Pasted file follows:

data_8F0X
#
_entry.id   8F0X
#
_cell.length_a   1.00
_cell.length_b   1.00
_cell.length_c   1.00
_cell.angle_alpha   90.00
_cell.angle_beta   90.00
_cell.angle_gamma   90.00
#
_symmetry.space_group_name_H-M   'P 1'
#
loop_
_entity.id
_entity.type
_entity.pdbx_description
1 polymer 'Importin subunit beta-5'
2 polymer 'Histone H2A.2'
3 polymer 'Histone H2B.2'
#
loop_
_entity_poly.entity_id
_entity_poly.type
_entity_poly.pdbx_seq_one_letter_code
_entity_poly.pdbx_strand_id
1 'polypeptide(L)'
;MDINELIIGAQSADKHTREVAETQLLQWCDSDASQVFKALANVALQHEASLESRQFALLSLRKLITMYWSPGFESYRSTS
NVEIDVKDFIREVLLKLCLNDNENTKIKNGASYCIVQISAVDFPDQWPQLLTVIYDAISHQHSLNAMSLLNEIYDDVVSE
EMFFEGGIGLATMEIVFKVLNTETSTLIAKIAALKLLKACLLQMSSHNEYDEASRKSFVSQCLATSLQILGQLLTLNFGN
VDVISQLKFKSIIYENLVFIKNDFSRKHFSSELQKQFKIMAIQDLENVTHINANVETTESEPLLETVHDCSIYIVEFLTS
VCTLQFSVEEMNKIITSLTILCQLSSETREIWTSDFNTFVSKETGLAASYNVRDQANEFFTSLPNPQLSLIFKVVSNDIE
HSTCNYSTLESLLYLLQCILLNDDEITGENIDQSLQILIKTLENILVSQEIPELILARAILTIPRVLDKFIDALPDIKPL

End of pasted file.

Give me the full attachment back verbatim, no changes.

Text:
data_8F0X
#
_entry.id   8F0X
#
_cell.length_a   1.00
_cell.length_b   1.00
_cell.length_c   1.00
_cell.angle_alpha   90.00
_cell.angle_beta   90.00
_cell.angle_gamma   90.00
#
_symmetry.space_group_name_H-M   'P 1'
#
loop_
_entity.id
_entity.type
_entity.pdbx_description
1 polymer 'Importin subunit beta-5'
2 polymer 'Histone H2A.2'
3 polymer 'Histone H2B.2'
#
loop_
_entity_poly.entity_id
_entity_poly.type
_entity_poly.pdbx_seq_one_letter_code
_entity_poly.pdbx_strand_id
1 'polypeptide(L)'
;MDINELIIGAQSADKHTREVAETQLLQWCDSDASQVFKALANVALQHEASLESRQFALLSLRKLITMYWSPGFESYRSTS
NVEIDVKDFIREVLLKLCLNDNENTKIKNGASYCIVQISAVDFPDQWPQLLTVIYDAISHQHSLNAMSLLNEIYDDVVSE
EMFFEGGIGLATMEIVFKVLNTETSTLIAKIAALKLLKACLLQMSSHNEYDEASRKSFVSQCLATSLQILGQLLTLNFGN
VDVISQLKFKSIIYENLVFIKNDFSRKHFSSELQKQFKIMAIQDLENVTHINANVETTESEPLLETVHDCSIYIVEFLTS
VCTLQFSVEEMNKIITSLTILCQLSSETREIWTSDFNTFVSKETGLAASYNVRDQANEFFTSLPNPQLSLIFKVVSNDIE
HSTCNYSTLESLLYLLQCILLNDDEITGENIDQSLQILIKTLENILVSQEIPELILARAILTIPRVLDKFIDALPDIKPL